A “Lives” column by Robin Marantz Henig (“I’m With Stupid: The pleasures of learning tap-dance (badly) in middle age”) in the New York Times Magazine of September 16th indulges in several nounings of adjectives.
First, there’s the title, which has stupid (or Stupid) used as a quasi-proper name. I’m With Stupid is now a catchphrase.
Then in paragraph 2:
We performed toward the end because we were the oldest — a half-dozen middle-aged women and men who danced at the level of 5-year-olds, but without the adorable.
with the adorable ‘adorable stuff/things’, which could be a nouning by truncation (though the truncated head isn’t uniquely identifiable) or a direct mass-nouning.
And then, later, a different nouning of stupid:
Tap-dancing gave me permission to stop striving and just be stupid. I found it strangely liberating.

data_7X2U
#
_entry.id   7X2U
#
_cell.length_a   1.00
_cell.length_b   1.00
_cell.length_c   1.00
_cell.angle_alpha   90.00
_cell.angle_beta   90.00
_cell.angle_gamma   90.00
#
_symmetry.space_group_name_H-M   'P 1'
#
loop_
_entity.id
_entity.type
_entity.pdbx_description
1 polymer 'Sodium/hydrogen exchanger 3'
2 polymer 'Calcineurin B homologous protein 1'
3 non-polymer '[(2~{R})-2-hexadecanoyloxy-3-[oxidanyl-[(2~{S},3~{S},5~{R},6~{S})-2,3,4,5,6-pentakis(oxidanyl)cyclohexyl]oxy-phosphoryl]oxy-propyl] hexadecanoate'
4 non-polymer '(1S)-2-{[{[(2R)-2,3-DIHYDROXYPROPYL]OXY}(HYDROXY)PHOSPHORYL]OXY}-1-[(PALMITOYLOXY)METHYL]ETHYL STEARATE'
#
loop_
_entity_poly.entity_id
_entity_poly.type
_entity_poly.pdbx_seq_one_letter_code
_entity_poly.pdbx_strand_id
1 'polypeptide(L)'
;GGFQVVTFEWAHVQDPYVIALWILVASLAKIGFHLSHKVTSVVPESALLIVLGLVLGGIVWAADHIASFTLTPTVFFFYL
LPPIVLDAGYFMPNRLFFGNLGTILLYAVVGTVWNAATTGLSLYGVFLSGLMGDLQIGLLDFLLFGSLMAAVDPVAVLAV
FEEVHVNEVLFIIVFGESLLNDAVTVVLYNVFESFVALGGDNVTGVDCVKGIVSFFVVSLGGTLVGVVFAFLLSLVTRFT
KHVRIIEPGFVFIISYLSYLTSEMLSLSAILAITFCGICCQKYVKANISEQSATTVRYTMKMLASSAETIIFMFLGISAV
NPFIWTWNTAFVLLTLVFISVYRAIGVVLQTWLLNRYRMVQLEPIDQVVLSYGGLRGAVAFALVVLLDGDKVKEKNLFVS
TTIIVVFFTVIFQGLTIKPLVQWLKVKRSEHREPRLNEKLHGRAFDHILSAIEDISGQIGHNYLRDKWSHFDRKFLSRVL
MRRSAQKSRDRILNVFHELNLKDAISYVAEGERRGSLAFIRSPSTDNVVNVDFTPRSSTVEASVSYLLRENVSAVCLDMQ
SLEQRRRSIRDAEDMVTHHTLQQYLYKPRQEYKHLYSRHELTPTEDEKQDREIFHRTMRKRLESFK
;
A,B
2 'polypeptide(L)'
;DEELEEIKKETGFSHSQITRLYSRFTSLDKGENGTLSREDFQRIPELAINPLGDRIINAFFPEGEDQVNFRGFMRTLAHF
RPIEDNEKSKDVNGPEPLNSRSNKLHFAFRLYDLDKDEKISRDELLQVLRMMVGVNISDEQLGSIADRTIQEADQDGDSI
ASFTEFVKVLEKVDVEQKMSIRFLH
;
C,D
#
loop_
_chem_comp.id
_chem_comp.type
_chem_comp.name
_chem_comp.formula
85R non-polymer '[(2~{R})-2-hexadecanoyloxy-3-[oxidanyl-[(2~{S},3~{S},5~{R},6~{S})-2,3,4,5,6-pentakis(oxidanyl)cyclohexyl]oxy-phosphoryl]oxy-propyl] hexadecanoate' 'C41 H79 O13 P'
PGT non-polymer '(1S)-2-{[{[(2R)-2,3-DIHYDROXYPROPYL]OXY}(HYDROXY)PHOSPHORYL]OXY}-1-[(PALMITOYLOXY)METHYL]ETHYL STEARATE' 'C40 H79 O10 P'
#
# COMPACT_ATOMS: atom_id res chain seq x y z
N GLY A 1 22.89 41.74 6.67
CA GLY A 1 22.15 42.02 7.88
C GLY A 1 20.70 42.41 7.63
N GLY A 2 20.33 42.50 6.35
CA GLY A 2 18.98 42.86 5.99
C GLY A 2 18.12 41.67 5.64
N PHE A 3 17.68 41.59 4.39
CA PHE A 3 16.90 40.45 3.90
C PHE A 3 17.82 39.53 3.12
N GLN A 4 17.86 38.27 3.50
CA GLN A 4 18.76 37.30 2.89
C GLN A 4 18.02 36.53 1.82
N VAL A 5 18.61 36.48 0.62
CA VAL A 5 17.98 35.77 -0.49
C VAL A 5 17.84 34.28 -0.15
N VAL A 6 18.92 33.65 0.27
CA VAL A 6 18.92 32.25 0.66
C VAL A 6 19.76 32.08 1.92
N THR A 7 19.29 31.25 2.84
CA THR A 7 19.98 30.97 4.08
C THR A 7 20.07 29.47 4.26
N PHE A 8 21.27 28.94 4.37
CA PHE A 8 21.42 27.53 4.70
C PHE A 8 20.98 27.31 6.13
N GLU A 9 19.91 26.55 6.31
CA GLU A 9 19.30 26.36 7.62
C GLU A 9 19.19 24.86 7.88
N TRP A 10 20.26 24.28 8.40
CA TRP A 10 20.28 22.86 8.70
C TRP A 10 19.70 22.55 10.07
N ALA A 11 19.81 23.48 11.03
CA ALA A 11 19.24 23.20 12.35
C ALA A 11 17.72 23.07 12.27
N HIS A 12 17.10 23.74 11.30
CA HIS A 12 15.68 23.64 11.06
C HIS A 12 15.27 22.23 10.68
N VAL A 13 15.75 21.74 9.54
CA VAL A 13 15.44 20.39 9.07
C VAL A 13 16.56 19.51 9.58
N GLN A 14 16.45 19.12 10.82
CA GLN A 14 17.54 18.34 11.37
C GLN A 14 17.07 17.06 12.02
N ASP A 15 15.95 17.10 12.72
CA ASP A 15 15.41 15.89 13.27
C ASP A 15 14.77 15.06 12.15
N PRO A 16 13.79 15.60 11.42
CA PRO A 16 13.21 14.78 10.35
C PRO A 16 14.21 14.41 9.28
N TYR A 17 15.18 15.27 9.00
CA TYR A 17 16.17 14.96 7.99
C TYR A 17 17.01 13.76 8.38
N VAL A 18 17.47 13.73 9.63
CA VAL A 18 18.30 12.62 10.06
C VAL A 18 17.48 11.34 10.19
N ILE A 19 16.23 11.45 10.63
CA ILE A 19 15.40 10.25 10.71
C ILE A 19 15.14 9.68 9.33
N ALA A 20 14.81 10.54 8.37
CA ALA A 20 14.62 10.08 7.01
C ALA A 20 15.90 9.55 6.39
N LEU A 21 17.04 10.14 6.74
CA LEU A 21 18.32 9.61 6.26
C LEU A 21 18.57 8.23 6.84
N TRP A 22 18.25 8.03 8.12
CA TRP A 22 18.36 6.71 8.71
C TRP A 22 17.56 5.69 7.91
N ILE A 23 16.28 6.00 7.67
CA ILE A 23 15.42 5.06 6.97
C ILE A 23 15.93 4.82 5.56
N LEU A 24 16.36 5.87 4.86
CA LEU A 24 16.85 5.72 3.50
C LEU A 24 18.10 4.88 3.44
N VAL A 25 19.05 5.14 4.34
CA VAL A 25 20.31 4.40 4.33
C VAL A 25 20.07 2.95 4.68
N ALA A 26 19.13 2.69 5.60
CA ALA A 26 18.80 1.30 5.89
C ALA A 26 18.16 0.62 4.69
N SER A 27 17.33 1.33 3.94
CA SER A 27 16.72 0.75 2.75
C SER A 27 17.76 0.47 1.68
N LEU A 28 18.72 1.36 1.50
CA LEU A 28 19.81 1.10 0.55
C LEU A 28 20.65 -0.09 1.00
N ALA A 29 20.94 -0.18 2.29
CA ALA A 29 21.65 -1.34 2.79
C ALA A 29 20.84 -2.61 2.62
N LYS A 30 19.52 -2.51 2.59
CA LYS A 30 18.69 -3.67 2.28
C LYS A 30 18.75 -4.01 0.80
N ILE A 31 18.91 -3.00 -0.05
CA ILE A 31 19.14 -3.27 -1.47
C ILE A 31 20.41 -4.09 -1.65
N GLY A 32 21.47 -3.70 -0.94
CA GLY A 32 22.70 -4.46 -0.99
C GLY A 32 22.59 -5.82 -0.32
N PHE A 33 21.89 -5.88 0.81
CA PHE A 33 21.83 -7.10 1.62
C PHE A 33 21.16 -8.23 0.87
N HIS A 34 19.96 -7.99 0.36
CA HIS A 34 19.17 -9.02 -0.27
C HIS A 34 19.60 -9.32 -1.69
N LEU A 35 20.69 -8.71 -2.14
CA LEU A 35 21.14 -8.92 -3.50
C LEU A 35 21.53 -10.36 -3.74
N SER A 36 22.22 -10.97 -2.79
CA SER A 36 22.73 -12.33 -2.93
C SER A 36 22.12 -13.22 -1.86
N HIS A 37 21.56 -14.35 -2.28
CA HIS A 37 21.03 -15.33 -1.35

The stupid started every time our teacher, Miss Yvonne, introduced the flaps, slaps and heel drops of a new routine. It persisted at the next class, and the class after that, as I’d watch Miss Yvonne go through it all again and feel as if I’d never seen those steps.
The title has Stupid ‘the stupid one’, referring to a person. Now we have the mass-nouning the stupid ‘the stupid stuff, the stupidity’, referring to an event.
Compare this usage to the ones Ben Zimmer posted about in 2009, in “Doing stupid”, especially the mass-nouning in phrases like box of stupid and full of stupid (in a comment by Ben), where the reference is to the abstract property of stupidity.
Nounings of adjectives are semantically versatile; that (along with brevity) is one of their attractions.